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Even though good results have been obtained in research stations, the adaptability of integrated nutrient management (INM) technologies by farmers is dismal at the farm level. More emphasis should be given to evolve and identify suitable biofertiliser strains for major pulse based cropping systems for different agro-climatic conditions through integrated approaches of the agronomist, biotechnologist and microbiologist. The most effective way is to deliver appropriate rhizobia to seedlings where and when it is required; it is also possible to popularise superior nodulating varieties of pulse crops (Malhothra 2002). An experimental result shows that deficiency of micronutrients, especially sulphur and zinc is widespread among pulse growing regions. A very encouraging response to the application of sulphur and zinc has been found with a cost benefit ratio of 10-21%.

Irrigation is an important input in any cropping system. Pulses are generally cultivated as rainfed crops due to less irrigation response than competing crops like cereals. However, experimental results at IIPR show that one irrigation at a critical stage could substantially improve productivity. At the ICRISAT centre, grain yield increased in response to irrigation by nearly 50% in sole pigeonpea and more than doubled in intercropped pigeonpea with two irrigations given at the vegetative and flowering stages after the harvest of the cereal crop in years of scarce rainfall (Sharma and Jodha 1982). However, in northern parts of India where temperatures and evaporation are low with good amount of winter rainfall, responses to irrigation have not been very large. In view of good response for supplemental irrigation to pulse crops, government should encourage policies to provide supplemental irrigation. Plants of certain pulses (pigeonpea) still have wild traits like indeterminate growth habits, which cause intra-plant competition for photosynthesis resulting in poor partitioning to yield components, which reduce grain yield of the crop. These crops need to be fully domesticated. Domestication of these pulses through restructuring of plant is a difficult task and inputs from physiologists, biochemists, breeders and geneticists are necessary in the development of desirable plant types.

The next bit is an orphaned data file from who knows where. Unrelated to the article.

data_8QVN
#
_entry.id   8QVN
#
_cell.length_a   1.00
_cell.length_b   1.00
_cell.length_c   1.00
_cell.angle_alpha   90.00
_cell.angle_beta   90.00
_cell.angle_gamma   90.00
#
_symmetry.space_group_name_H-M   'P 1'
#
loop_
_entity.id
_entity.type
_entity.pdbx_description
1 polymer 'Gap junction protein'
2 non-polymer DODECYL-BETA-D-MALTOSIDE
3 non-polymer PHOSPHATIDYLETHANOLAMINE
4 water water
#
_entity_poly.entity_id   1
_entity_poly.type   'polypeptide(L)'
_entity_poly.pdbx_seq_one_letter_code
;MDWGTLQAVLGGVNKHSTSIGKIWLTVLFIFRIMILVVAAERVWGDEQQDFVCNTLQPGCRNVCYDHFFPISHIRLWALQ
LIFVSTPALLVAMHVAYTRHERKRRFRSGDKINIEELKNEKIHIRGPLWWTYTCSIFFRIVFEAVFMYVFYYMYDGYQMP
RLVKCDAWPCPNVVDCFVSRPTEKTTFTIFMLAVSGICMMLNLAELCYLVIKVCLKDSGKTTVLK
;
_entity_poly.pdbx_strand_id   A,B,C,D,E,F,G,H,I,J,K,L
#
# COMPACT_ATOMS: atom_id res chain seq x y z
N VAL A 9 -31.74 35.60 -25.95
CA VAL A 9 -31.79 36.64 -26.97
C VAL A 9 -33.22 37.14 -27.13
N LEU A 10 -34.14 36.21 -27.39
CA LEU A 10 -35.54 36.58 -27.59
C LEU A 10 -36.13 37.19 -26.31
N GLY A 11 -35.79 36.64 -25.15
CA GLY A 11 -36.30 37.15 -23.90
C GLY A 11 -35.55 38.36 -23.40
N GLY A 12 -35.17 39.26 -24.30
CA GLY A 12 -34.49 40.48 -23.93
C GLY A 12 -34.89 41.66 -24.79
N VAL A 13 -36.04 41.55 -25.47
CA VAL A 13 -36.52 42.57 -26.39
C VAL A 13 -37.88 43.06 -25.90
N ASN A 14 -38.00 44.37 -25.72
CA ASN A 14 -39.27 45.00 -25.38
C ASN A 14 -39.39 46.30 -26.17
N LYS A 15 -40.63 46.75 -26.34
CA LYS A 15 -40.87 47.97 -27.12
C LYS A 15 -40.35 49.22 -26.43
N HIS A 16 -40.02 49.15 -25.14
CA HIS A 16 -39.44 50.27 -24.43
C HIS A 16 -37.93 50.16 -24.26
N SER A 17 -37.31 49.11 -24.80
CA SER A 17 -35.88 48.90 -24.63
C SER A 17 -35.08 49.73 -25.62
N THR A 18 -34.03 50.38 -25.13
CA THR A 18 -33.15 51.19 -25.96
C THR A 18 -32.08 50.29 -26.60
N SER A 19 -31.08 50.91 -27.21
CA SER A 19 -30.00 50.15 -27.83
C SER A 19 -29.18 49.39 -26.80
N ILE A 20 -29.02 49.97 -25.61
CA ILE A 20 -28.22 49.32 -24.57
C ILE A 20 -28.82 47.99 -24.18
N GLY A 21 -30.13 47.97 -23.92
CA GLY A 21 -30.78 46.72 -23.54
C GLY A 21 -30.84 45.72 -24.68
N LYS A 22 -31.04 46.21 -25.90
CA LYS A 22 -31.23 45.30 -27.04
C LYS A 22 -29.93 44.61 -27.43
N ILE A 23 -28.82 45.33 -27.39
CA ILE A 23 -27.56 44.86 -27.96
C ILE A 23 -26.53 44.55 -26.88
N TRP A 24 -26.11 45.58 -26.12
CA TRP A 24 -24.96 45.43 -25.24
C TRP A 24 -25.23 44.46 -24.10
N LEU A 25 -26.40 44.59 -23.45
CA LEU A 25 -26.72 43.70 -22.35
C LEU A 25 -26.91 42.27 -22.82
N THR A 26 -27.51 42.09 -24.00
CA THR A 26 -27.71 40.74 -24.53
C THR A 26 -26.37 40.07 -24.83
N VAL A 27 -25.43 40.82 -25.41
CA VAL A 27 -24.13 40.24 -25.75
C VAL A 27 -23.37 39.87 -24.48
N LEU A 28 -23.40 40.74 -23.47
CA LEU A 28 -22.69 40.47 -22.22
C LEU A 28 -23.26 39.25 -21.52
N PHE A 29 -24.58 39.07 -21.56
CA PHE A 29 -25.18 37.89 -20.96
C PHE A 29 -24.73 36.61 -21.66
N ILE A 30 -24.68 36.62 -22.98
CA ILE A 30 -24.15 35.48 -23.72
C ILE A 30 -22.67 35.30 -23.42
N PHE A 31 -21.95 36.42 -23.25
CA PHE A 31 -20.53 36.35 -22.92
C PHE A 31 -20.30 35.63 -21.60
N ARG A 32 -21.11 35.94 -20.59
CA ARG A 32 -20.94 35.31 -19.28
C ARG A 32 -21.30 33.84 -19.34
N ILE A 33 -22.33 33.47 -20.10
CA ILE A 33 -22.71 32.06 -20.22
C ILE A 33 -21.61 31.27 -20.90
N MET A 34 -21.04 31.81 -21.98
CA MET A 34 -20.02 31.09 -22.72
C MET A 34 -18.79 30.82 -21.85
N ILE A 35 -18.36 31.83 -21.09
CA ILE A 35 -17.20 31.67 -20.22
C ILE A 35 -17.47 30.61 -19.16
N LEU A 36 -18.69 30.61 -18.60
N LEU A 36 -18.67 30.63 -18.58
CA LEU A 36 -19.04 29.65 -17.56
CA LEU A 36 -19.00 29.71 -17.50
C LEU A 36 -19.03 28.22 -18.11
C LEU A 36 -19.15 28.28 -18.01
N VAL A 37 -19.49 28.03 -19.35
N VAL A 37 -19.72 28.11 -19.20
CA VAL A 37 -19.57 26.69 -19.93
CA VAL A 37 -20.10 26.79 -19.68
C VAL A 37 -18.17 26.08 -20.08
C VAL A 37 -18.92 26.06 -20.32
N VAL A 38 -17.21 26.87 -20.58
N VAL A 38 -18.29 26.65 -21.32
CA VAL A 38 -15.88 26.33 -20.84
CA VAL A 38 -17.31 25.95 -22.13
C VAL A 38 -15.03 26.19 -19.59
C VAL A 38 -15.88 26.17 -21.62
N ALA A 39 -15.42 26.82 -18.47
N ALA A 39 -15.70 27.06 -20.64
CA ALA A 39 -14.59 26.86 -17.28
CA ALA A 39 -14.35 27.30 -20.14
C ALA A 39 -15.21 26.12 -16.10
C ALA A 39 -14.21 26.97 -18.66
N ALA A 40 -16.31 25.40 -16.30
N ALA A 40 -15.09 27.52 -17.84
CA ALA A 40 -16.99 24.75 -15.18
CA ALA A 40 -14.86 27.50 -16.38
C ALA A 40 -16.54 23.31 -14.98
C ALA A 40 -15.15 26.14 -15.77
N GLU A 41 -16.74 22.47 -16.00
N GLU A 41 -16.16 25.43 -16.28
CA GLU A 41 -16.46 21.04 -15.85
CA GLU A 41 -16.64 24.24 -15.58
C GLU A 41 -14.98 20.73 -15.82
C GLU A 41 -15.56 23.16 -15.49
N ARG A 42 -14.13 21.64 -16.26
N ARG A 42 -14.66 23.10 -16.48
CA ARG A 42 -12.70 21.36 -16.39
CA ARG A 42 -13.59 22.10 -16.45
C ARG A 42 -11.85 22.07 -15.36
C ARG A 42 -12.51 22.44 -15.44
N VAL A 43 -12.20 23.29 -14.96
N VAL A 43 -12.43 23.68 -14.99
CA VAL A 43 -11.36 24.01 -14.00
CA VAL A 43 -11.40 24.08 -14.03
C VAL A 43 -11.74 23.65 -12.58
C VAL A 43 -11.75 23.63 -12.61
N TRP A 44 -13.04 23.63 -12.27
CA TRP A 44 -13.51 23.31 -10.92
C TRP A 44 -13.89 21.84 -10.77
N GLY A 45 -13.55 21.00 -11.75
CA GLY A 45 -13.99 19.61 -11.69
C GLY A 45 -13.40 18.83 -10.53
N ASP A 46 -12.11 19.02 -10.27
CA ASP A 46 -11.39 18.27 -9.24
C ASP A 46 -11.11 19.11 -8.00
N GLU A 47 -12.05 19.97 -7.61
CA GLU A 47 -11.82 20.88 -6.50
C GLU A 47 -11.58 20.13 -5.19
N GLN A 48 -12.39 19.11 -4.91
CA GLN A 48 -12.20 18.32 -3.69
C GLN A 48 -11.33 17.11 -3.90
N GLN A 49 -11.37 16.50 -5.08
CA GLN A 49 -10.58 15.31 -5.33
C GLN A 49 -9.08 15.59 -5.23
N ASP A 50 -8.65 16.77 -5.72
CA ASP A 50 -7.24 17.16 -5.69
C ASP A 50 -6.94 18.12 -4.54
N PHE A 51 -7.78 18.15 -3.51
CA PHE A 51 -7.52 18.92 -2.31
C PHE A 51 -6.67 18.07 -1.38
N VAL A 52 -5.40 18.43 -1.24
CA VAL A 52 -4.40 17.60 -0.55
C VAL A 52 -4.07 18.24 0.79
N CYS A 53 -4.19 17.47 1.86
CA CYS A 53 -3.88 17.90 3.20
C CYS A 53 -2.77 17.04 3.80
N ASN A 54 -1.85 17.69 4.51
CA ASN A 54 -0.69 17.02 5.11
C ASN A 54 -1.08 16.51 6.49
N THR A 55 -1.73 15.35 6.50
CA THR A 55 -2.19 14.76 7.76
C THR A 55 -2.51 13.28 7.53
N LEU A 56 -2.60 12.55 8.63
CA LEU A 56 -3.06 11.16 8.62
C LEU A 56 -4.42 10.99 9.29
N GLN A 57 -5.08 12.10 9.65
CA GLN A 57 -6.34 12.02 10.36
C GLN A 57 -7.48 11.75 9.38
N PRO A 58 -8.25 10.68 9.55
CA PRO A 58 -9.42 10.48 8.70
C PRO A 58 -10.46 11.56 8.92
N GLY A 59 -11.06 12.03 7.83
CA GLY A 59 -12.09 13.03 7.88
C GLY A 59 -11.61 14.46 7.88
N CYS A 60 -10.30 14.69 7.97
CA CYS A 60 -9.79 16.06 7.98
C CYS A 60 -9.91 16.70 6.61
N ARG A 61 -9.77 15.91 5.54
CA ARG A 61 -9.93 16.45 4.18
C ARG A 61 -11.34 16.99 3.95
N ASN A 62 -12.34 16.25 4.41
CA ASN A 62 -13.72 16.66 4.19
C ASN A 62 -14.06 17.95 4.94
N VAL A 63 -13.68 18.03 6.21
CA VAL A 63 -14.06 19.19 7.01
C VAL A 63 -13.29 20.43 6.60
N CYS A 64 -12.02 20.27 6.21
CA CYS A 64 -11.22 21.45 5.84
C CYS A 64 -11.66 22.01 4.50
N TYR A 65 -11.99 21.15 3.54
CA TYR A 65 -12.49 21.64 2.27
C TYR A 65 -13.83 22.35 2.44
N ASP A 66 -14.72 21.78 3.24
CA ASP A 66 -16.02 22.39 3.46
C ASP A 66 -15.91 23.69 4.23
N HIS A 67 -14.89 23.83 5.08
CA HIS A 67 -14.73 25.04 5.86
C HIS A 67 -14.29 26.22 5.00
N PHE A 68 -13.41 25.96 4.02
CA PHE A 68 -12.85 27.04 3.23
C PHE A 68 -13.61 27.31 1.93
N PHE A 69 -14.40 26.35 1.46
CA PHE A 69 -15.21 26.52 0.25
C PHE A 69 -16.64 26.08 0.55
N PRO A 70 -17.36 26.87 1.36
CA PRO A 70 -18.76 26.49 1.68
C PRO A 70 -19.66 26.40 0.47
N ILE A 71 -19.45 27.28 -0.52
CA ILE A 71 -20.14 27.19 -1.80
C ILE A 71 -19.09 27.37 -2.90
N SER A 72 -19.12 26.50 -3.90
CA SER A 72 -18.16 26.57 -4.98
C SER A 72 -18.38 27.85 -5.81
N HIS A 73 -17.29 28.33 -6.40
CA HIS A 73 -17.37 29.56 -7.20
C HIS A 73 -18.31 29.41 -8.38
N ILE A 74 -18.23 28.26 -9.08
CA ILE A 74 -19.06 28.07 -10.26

Exploitation of Heterosis Breeding in Pulses

The quantum of yield advances made through breeding in cereals such as maize, sorghum, millets, etc, is much higher than that of pulses. This difference in case of pulses arises primarily due to lack of commercial exploitation of hybrid vigor due to lack of mass pollen transfer mechanism and non-availability of effective male-sterility system. With the exception of pigeonpea (ICPH-8) the hybrid vigor for yield has not been exploited in all other pulse crops. The adoption of these hybrids, however, is limited due to

Table 6: Zonal Weigted Mean Seed Yield of Hybrid ICPH-8 and Controls UPAS-120 and Manak (1981-89)

Yield (t/ha) % in Yield Over ICPH-8
Zone Years No of Trails ICPH-8 UPAS-120 Manak UPAS-120 Manak
North-west plains 6 36 2.85 2.10 2.34 35.0 31.0
Central 4 30 1.56 1.16 0.93 32.9 52.5
South 4 30 1.42 1.22 1.26 23.6 27.3
North-west hills 1 2 1.56 1.50 1.19 4.3 31.0
Western 1 1 2.06 1.41 1.59 45.6 29.5
Mean 1.99 1.53 1.35 30.5 34.2
Source: Saxena et al (2000).

seed production limitations posed by genetic nature of male sterility (Saxena et al 2000) even though ICPH-8 was found to be more promising. It was released for cultivation in the central zone of India in 1981. Evaluation from 100 trials showed ICPH-8 to be superior to controls, UPAS-120 and Manak by 30.5% and 34.2% respectively, in productivity (Table 6, p 77).

There is still further scope for enhancing genetic improvement in pulse crops through biotechnology. Mutation breeding has contributed about 10% of the total improved varieties of pulses and is supplementing the conventional breeding programme. The mutant variety, Pant Moong-2, with resistance to YMV disease is very popular in north India (Pawar and Panday 2001). There is good scope for development of ideal plant type especially chickpea and pigeonpea, in line with rice developed by the International Rice Research Institute (IRRI) in collaboration with other research organisations with the leadership of ICAR. Specific efforts in this direction are already in place by both national and international organisations with respect to chickpea.

Post-Harvest Technology